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Funerals and Eulogies
WHAT’S HAPPENING TO FUNERALS?
“A brief homily based on the readings should always be given at the funeral liturgy, but never any kind of eulogy” (Order of Christian Funerals 141).
I know that I’ll be treading on a few toes by saying this, but quite frankly I think that Catholic funerals have gone right off the rails!
These true stories are examples of what causes my concern.
A non-catholic couple that I know well recently attended the funeral Mass of a neighbour. A number of other people from the neighbourhood had also gone along to offer sympathy and support to the widower. This couple, and - as they discovered later - several others, were on the verge of walking out of the service by the time a third person got up to give a long speech in praise of the deceased. The person they were hearing described as a veritable saint bore no resemblance to the woman who for fifty years had made their lives very difficult through a campaign of writing nasty notes, poisoning trees and making false accusations. They found it hypocritical that relatives who had long since stopped visiting the deceased were publicly voicing her many virtues.
A funeral which I was present at some months ago also included several lengthy eulogies. An elderly friend was quite distressed by what she described as this “embarrassing pretence” and genuinely worried about the prospect of the same thing happening at her own funeral. Afterwards she was determined to make it very clear to her family that any such “unnecessary carry-on” was banned!
A friend tells the true story of taking her mother to a funeral Mass last year. Representatives from Rotary, RSL, etc spoke in glowing terms about the marvellous contribution the deceased had made to their organisations. Eventually the son stood up and spoke: “I know this probably isn’t the time or place”, he said, “but I can’t sit and listen to this any longer. My father may have been a wonderful Rotarian, etc but as a father he was never there when my brothers and I needed him and he neglected my mother dreadfully”. Apparently the congregation was quickly transformed from teary-eyed to open-mouthed!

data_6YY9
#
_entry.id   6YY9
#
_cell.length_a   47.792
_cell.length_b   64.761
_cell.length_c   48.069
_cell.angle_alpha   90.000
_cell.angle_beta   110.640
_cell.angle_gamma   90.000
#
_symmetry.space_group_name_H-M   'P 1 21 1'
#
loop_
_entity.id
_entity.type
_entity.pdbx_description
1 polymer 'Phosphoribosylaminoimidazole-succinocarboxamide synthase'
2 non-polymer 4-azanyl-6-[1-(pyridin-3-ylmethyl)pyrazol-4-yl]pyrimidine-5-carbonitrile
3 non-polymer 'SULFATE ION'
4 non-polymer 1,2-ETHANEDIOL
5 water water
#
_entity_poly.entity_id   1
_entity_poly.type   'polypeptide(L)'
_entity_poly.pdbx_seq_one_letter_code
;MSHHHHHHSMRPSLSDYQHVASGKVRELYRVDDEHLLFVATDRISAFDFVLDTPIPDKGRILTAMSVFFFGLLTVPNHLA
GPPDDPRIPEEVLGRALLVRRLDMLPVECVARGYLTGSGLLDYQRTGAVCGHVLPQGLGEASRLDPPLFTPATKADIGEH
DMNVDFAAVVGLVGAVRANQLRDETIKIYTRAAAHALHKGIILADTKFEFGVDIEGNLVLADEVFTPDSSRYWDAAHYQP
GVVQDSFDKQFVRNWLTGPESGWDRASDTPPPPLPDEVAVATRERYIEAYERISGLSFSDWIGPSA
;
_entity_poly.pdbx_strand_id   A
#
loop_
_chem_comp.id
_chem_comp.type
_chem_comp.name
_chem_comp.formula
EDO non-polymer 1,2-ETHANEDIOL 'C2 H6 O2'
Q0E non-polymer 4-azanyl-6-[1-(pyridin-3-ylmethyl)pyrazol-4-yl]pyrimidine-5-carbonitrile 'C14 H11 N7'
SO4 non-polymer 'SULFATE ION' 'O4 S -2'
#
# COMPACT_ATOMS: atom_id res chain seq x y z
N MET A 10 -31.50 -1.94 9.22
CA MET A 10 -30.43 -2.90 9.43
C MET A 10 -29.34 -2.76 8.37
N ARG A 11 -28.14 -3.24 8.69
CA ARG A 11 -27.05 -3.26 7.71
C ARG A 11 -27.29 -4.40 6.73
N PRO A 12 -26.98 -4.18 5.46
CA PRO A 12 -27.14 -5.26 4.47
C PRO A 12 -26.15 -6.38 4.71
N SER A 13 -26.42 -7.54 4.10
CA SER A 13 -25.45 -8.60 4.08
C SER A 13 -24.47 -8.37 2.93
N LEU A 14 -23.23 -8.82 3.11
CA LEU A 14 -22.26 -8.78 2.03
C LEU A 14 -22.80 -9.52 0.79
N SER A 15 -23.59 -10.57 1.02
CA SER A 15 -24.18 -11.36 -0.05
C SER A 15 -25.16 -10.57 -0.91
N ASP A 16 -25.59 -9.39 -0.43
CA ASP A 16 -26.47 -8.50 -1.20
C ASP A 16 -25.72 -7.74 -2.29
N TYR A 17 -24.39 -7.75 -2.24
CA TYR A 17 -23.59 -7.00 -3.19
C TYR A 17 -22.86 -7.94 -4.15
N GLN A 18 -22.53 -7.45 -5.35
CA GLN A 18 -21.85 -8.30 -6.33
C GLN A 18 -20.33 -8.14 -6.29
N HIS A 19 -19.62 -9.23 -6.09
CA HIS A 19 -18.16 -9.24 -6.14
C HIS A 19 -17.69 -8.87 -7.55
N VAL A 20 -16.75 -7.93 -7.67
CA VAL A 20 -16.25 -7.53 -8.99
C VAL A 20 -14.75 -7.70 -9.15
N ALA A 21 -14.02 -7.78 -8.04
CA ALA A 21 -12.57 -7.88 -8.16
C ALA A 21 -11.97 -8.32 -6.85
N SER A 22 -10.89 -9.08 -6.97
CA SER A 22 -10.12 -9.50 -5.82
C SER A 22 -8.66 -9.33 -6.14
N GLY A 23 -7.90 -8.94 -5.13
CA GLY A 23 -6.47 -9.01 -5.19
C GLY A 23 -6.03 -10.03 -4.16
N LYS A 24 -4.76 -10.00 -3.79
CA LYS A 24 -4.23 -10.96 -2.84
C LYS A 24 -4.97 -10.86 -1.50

Lex orandi, lex credendi: the way we pray expresses what we believe. What understanding of Catholic faith is communicated by the funeral liturgies I described above? I’d suggest that the impression is that we are saved by our own good works rather than by the grace of God. If enough people can be found to remind God of our numerous deeds, then our place in heaven is guaranteed! What of those poor beggars who have tried hard but haven’t made a success of their lives or who have no one to speak up for them?
These endless, over-blown eulogies make the church’s liturgy look like complete artifice – nothing to do with reality – when those in attendance know that their deceased friend, neighbour or colleague was no saint in real life. Even worse, they can make Catholics appear to be hypocrites because they convey the message that the church is a “society of saints” rather than a “school for sinners”. Having to be so virtuous must certainly make some people feel that they could never belong!
Yes, our funerals, like all our liturgy, need to be personal, but fundamentally the funeral liturgy celebrates our redemption through the paschal mystery. I hope that, when my time comes, someone might simply say: “For all her faults, we loved her still. Now we commend her to God’s loving mercy”.